Tax regulations

Farm businesses should consider special regulations and tax breaks


ANGELINA COUNTY, TX (KLTV) – It happened again this week. A couple had inherited rural land and wanted to keep it, perhaps turn it into a farming business. Above all, they had a lot of questions and wanted to understand the myriad of taxes and regulations that seem to confuse those who do not belong to the agricultural world.

First of all, putting aside all politics, our government is generally very helpful with taxes and regulations affecting real agricultural producers (farmers and ranchers). I believe this is a well-intentioned effort to support the production of food and fiber. There are lower property taxes for farmland, and Texas does not charge sales tax for items used in farm production.

Let’s stop here to recognize that starting a farming business just to save on some taxes is unwise at best. The amount of effort, overhead, and risk involved in raising crops or livestock requires a tremendous understanding of environmental challenges, markets, and incredible personal skills. One of the reasons I urge homeowners to raise a garden is just so that they have a little appreciation for what farmers are doing!

Please don’t read on and be careful and stupid.

You must have a serious farming business. You cannot have a vegetable garden and be called a farmer. You can’t have two pretty cows in a field next to your house and call yourself a breeder. No, you must be involved in the wonderful, difficult, and stimulating work of producing food and / or fiber.

Starting with property taxes, each assessment district in the county will have a set of guidelines on what constitutes agricultural production. My 20 x 10 foot vegetable garden doesn’t make me a farmer. Currently, one must have at least five acres of vegetable production to receive the open-pit appraisal designation that we often call the farmland appraisal.

Likewise, that same five acres with a few cows on it will not be enough for a commercial beef operation. Check out the Angelina County Assessment District website (if that’s where your land is), and you’ll find that their minimum requirement is 20 acres if they’re on native grass pastures. Of course, if your property is not located in Angelina County, you should check their guidelines as they can certainly differ.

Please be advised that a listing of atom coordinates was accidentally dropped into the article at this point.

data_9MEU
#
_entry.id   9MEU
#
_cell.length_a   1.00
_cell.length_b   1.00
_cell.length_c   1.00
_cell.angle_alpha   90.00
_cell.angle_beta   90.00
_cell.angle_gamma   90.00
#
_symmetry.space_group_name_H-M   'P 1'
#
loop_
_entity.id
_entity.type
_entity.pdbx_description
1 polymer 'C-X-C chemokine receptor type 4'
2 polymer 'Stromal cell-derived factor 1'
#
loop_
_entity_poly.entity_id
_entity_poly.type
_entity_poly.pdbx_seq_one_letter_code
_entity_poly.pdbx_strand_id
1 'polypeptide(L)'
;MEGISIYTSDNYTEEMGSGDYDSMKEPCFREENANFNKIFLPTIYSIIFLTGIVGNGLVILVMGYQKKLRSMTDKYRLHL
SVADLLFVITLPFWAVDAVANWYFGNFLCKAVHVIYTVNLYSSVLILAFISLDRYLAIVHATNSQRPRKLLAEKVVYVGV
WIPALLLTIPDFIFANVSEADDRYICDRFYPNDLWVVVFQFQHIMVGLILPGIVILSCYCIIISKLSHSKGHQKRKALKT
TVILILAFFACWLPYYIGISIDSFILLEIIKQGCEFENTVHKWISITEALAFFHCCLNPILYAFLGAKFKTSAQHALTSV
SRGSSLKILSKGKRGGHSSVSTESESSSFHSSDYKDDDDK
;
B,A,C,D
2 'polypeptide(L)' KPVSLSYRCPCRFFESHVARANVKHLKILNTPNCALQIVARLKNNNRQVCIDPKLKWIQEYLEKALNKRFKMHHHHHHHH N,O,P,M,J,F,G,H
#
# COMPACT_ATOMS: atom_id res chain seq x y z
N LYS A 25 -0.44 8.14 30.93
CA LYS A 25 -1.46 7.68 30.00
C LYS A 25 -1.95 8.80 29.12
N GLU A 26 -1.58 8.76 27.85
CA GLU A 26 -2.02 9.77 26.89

It is important to note that the open space provision is not an absolute exemption. If the land is transferred to non-agricultural use, the owner must pay a decommissioning tax equal to the tax savings of the past 5 years (plus 7% accrued interest from the due dates for taxes).

The provision saves taxes only for people who retain the open space status of their land for more than five years. Nonetheless, this special treatment allows landowners to save more money in annual tax savings than any other local or state farm tax exemption or provision.

With respect to sales tax, farmers and ranchers are exempt from state and local sales taxes for most of the agricultural inputs they purchase as well as for the products they sell. The exemption covers virtually all inputs used exclusively to produce agricultural goods.

Although this is not a new tax law, effective January 1, 2012, agricultural businesses must obtain a Texas Agriculture and Timber Exemption Registration Number (“Ag / Timber Number ”) To the State Controller. The Texas Comptroller’s Office has a form you can fill out to request a farm sales tax exemption for certain items required for on-farm and ranching use. You can apply online on the controller’s website at www.GetReadyTexas.org.

On the back side, products sold by farms and ranches such as grain, milk, cattle and raw cotton for further processing are also exempt from tax. In the state of Texas, food products such as flour, sugar, raw meat, milk or produce are not taxable. Go to your favorite local grocer and buy only raw farm produce and see how much tax you pay!

Other tax benefits available to agricultural producers include taxes on sales and the use of motor vehicles for vehicles specializing in agricultural production, sales and excise taxes on fuel used on farms and farms. ranches, and finally some state franchise taxes.

Regarding regulations, the Texas Department of Agriculture will have a list of all the regulations that agricultural producers must follow. With a few exceptions, I find great flexibility in existing laws.

Go to the Texas Dept of Agriculture website and look under “Regulatory Programs” and you will find that they audit trade scales, regulate wholesale raw eggs, and several other areas. Ultimately, this State Department has a strong consumer protection program, which includes oversight of items such as grocery scales, egg quality, and nursery / floral plants.

You have more questions ? Schedule a visit with your local county extension office. It would be prudent to understand the business of agriculture before spending resources.

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